## 15.21

$\frac{d[R]}{dt}=-k[R]; \ln [R]=-kt + \ln [R]_{0}; t_{\frac{1}{2}}=\frac{0.693}{k}$

Shannon Wasley 2J
Posts: 71
Joined: Fri Sep 29, 2017 7:06 am
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### 15.21

The problem is:
Beta blockers are drugs that are used to manage
hypertension. It is important for doctors to know how rapidly a beta blocker is eliminated from the body. A certain beta blocker is eliminated in a rst-order process with a rate constant of
7.6 10 3 min 1 at normal body temperature (37 C). A patient is given 20. mg of the drug. What mass of the drug remains in the body 5.0 h after administration?

For this problem, I used the formula [A] = [A](initial) x e^(-kt). Why can we simply use .02 grams as our initial [A]? Isn't it supposed to be a concentration?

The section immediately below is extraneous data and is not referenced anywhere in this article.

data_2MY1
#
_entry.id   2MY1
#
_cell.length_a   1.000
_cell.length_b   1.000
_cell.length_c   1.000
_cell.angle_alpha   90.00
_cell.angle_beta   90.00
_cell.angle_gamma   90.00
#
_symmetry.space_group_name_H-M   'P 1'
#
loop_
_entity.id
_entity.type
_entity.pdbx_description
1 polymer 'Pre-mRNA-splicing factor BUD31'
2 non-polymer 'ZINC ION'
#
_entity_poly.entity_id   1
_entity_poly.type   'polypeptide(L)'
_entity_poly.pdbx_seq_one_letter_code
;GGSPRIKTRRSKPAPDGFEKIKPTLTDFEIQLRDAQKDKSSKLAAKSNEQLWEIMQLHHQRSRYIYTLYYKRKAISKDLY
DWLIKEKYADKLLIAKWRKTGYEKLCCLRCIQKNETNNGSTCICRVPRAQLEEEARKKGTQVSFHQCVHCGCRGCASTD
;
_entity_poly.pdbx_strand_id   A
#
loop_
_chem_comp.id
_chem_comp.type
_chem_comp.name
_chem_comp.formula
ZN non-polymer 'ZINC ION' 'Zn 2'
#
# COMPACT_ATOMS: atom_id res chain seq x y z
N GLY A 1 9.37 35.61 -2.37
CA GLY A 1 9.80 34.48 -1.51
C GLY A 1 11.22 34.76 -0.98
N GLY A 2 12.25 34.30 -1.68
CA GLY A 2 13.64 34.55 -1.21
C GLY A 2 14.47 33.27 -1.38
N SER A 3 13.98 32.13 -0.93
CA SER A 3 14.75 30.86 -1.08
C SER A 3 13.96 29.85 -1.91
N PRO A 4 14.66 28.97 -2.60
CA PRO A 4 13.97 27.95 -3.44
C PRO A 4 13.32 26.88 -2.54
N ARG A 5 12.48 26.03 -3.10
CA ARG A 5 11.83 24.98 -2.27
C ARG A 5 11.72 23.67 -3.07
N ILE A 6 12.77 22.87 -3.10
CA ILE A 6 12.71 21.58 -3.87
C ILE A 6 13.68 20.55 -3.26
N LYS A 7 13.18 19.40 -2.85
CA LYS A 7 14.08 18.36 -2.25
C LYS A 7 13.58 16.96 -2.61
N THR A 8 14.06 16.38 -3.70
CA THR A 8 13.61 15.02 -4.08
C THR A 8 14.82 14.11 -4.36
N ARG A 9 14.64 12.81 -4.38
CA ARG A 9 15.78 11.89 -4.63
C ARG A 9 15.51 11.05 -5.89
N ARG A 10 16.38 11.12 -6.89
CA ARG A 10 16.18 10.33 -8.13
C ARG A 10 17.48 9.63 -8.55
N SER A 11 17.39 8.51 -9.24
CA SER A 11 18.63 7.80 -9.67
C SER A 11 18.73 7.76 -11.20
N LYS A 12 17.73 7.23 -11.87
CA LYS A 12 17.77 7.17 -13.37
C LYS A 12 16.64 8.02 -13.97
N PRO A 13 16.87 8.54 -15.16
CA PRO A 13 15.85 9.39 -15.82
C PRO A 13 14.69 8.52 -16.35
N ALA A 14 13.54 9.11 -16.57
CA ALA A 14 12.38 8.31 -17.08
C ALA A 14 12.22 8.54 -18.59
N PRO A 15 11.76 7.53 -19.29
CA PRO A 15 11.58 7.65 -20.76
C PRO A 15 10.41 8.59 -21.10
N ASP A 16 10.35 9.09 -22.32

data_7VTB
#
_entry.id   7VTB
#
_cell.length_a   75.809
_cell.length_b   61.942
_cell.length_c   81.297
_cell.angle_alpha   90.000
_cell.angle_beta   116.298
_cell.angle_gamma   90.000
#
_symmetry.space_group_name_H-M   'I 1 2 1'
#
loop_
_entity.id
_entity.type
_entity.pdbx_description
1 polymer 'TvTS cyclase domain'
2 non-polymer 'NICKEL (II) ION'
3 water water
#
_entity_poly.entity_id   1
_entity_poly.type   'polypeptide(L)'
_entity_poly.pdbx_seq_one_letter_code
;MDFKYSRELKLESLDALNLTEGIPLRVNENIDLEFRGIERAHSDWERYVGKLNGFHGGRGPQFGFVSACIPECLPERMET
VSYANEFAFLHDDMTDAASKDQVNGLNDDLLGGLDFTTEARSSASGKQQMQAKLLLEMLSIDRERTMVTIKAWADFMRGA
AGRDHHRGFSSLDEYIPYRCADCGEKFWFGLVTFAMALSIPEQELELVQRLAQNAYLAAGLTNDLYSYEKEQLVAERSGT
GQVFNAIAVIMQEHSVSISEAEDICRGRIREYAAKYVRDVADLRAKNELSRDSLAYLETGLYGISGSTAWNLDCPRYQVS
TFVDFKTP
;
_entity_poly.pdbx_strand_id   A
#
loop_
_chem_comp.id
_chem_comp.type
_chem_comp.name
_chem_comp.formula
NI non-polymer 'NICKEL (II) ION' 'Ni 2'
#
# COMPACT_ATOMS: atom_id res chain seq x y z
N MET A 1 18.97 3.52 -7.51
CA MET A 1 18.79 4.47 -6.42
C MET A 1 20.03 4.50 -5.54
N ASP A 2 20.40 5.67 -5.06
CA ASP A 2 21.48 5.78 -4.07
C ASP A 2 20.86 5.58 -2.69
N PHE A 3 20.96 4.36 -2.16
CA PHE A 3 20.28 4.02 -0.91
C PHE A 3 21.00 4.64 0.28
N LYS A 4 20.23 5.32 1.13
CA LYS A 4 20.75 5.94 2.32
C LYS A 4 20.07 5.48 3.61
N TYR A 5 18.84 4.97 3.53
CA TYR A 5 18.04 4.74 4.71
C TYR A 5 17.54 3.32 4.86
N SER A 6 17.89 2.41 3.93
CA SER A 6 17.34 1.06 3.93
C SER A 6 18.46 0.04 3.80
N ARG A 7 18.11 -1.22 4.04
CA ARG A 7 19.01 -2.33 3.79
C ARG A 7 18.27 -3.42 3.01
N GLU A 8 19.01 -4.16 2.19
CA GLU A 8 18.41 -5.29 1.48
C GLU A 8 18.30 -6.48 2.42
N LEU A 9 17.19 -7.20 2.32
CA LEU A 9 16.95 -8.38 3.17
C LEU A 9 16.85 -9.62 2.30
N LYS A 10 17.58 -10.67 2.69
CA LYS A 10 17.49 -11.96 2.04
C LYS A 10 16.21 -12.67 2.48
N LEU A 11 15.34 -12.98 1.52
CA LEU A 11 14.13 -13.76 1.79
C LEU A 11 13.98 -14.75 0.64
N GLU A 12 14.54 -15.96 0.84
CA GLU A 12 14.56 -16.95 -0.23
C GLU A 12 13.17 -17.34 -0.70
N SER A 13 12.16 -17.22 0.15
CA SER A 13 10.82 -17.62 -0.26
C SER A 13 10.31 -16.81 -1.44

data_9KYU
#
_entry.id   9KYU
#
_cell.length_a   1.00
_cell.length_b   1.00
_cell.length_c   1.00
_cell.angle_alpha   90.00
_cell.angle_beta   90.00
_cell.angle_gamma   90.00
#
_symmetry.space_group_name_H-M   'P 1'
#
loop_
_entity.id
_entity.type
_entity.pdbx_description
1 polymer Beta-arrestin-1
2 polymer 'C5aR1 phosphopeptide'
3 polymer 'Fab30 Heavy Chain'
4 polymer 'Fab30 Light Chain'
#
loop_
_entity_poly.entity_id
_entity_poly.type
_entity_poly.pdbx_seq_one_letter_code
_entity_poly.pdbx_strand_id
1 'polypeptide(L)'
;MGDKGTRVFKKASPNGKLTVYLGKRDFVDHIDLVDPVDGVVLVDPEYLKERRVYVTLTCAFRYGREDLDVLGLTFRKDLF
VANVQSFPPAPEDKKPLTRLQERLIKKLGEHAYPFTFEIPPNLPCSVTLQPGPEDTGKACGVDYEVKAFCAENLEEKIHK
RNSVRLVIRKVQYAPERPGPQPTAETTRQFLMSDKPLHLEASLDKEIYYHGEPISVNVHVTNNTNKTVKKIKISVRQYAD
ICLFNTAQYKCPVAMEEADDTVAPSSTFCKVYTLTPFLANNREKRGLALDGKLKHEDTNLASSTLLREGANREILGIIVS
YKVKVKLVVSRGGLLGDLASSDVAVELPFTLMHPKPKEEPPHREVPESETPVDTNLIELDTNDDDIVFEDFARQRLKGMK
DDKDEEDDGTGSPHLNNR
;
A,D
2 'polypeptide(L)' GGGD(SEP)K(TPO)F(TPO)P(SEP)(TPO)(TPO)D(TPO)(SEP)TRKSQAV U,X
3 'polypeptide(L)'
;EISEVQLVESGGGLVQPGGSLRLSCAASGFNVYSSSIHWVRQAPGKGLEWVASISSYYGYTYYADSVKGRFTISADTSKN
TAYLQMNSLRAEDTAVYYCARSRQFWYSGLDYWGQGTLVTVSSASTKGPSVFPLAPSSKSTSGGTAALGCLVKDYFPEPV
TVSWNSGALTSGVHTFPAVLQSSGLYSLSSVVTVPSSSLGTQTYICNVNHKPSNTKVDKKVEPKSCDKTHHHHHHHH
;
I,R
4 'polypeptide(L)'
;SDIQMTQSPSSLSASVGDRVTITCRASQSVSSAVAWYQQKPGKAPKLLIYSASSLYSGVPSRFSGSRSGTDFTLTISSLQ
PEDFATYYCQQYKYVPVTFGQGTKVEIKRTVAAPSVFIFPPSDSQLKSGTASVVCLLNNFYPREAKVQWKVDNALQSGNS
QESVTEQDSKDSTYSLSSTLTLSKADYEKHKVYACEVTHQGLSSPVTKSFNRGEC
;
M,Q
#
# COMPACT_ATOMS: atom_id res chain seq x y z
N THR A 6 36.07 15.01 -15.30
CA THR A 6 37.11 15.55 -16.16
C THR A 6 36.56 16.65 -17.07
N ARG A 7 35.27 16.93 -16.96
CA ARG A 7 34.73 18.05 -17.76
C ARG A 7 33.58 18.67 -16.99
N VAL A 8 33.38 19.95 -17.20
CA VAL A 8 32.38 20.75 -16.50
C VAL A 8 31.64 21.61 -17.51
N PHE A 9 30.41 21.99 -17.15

Jasmine Botello 2F
Posts: 67
Joined: Fri Sep 29, 2017 7:04 am

### Re: 15.21

I think my TA told me that it does not necessarily have to be concentration. As long as you keep it the same throughout the problem.

Chem_Mod
Posts: 18400
Joined: Thu Aug 04, 2011 1:53 pm
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### Re: 15.21

Hey!!
For both the [A] you would have to divide the grams by the same molar mass and volume amount to convert it into concentration. As a result, mathematically, this would give you the same result, whether you used grams for [A] or moles/L for [A]. The solution manual tends to simplify problem solutions which is why they chose to use grams but both ways are correct.
Hope this helps!

Cam Bear 2F
Posts: 60
Joined: Thu Jul 27, 2017 3:01 am

### Re: 15.21

For this problem, I was just wondering does it matter if the formula is written ln[A]=-kt+ln[A]o, ln[A]/ln[A]o=-kt, or [A]=[A]oe^-kt to solve? In discussion we derived the third one from the first to solve, but won't it give you the same answer? Why take the time to manipulate the equation?